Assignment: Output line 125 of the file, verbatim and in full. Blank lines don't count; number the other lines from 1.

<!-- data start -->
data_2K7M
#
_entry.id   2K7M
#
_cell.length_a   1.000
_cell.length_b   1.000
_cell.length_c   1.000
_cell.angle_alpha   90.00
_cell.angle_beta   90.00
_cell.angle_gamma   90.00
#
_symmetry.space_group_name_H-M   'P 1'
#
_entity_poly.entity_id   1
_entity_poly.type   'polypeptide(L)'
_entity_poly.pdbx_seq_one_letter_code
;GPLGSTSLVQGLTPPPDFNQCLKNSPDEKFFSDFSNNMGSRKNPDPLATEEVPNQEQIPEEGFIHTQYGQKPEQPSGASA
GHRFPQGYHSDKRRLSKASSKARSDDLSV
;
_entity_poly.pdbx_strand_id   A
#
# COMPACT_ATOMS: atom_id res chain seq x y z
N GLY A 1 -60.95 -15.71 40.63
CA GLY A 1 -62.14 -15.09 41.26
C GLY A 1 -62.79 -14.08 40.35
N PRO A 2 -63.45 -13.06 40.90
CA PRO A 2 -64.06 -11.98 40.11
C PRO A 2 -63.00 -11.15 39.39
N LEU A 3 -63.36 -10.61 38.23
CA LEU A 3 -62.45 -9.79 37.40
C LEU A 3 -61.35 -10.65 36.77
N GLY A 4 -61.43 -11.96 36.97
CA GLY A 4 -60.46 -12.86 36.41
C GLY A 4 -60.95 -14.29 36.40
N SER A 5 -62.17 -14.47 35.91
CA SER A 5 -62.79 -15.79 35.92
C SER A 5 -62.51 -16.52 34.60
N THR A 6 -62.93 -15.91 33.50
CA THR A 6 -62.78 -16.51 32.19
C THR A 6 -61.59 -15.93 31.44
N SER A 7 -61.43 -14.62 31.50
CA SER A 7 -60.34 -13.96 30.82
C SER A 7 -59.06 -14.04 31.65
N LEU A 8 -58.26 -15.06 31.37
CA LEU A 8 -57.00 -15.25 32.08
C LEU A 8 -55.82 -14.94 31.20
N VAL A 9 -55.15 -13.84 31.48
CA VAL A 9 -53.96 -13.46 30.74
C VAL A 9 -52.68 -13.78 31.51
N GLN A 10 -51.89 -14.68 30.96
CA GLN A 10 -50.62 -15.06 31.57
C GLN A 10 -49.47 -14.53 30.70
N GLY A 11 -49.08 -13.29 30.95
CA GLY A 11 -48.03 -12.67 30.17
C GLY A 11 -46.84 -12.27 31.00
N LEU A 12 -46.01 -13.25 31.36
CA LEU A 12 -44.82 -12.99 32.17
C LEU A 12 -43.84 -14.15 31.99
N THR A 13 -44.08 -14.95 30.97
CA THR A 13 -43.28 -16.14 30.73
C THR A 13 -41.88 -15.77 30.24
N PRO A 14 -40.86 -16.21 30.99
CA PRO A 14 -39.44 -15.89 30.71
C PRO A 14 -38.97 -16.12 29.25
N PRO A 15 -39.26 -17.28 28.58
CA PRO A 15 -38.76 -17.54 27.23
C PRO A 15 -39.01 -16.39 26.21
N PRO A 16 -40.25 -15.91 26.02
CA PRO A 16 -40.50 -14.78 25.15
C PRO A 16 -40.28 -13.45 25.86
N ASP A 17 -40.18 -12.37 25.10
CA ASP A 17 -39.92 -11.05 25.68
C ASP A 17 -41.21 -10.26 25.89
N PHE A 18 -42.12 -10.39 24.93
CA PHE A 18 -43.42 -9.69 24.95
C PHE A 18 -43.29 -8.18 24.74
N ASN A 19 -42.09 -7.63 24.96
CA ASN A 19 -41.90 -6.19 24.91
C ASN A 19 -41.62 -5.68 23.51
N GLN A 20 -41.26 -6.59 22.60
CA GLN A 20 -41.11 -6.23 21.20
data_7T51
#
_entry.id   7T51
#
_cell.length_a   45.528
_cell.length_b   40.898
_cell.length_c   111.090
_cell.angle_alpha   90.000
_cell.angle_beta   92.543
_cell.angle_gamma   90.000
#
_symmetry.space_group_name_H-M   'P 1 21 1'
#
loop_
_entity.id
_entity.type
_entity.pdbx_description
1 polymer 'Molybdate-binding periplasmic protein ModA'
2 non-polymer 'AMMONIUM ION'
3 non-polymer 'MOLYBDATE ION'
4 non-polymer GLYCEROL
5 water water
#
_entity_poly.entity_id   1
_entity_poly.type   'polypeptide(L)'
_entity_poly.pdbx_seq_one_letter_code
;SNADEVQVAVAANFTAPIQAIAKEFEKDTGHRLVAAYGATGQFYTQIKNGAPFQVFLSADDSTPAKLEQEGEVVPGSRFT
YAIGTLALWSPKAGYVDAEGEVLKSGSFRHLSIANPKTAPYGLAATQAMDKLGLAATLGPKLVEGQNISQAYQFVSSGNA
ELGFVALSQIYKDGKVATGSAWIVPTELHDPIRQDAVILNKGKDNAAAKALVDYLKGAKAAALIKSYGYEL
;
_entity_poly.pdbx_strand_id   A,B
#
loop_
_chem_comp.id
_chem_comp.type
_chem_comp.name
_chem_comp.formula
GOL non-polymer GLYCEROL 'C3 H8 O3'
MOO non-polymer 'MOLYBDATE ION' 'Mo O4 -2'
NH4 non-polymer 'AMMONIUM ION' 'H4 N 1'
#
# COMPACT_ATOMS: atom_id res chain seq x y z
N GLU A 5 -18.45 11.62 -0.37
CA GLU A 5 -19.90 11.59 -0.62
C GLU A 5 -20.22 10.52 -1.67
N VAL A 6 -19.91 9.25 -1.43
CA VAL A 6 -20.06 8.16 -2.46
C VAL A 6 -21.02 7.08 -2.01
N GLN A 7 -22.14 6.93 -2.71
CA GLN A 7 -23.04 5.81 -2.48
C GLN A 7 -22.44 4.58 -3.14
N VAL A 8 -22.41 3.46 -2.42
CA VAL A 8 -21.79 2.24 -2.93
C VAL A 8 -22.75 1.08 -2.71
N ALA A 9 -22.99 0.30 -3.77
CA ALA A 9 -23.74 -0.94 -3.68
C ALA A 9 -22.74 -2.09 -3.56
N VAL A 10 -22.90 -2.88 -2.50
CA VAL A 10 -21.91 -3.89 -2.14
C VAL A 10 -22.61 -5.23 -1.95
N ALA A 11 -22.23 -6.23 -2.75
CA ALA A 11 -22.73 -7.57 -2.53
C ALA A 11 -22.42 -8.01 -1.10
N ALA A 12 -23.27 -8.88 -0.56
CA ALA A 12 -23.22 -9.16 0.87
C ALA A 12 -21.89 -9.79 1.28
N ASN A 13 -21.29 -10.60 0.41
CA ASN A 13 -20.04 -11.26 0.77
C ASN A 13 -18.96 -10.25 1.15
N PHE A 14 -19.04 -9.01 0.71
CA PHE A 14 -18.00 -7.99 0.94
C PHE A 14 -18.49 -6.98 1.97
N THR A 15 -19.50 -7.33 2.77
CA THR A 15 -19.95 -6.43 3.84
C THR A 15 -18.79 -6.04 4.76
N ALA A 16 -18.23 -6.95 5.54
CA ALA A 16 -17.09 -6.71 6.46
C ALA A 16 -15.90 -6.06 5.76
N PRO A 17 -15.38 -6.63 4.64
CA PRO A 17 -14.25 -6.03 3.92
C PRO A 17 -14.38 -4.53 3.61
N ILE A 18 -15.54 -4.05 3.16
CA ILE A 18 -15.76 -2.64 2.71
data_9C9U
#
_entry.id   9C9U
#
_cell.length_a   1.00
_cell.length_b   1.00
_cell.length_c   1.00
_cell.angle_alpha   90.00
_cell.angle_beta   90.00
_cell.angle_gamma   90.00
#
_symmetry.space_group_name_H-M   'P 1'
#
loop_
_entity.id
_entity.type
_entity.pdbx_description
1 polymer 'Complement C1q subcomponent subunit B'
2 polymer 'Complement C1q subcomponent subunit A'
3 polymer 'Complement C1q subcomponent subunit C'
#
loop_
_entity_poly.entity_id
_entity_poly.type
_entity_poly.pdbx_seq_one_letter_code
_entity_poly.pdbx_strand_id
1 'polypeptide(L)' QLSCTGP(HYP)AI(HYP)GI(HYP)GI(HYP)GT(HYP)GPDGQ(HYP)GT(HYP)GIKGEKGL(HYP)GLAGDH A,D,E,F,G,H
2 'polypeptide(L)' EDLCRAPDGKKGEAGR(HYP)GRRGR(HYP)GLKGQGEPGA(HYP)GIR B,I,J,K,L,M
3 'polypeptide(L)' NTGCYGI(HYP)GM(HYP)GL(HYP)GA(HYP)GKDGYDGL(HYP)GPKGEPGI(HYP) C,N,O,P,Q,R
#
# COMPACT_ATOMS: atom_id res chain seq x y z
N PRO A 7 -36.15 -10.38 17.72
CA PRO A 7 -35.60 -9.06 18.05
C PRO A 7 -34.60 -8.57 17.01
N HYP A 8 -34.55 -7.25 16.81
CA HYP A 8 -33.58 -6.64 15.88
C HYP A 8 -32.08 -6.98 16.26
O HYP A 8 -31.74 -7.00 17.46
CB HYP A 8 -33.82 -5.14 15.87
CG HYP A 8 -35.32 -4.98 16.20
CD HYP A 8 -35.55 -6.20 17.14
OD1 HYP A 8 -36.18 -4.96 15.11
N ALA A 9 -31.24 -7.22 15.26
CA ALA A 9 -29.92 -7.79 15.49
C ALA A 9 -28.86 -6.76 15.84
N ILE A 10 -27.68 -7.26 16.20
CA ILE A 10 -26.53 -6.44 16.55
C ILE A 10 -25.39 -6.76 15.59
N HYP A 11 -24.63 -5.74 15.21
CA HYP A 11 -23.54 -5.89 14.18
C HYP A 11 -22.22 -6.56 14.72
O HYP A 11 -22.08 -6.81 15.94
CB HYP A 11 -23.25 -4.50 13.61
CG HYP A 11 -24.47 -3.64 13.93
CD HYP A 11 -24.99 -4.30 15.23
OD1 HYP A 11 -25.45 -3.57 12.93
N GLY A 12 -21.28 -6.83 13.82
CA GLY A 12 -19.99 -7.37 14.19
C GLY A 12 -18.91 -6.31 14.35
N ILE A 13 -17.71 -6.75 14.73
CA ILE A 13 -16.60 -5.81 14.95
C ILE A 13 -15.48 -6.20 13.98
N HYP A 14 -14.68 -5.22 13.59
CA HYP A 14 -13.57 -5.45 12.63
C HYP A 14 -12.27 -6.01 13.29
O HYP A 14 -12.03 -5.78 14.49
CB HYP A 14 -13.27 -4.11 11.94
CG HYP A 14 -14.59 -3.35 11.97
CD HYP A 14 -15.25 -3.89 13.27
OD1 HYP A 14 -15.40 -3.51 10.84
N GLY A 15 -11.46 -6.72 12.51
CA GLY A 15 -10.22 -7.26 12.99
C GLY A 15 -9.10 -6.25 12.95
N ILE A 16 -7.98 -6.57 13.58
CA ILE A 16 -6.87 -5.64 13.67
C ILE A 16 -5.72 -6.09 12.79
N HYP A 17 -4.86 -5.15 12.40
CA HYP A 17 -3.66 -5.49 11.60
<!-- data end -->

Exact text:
CA GLU A 5 -19.90 11.59 -0.62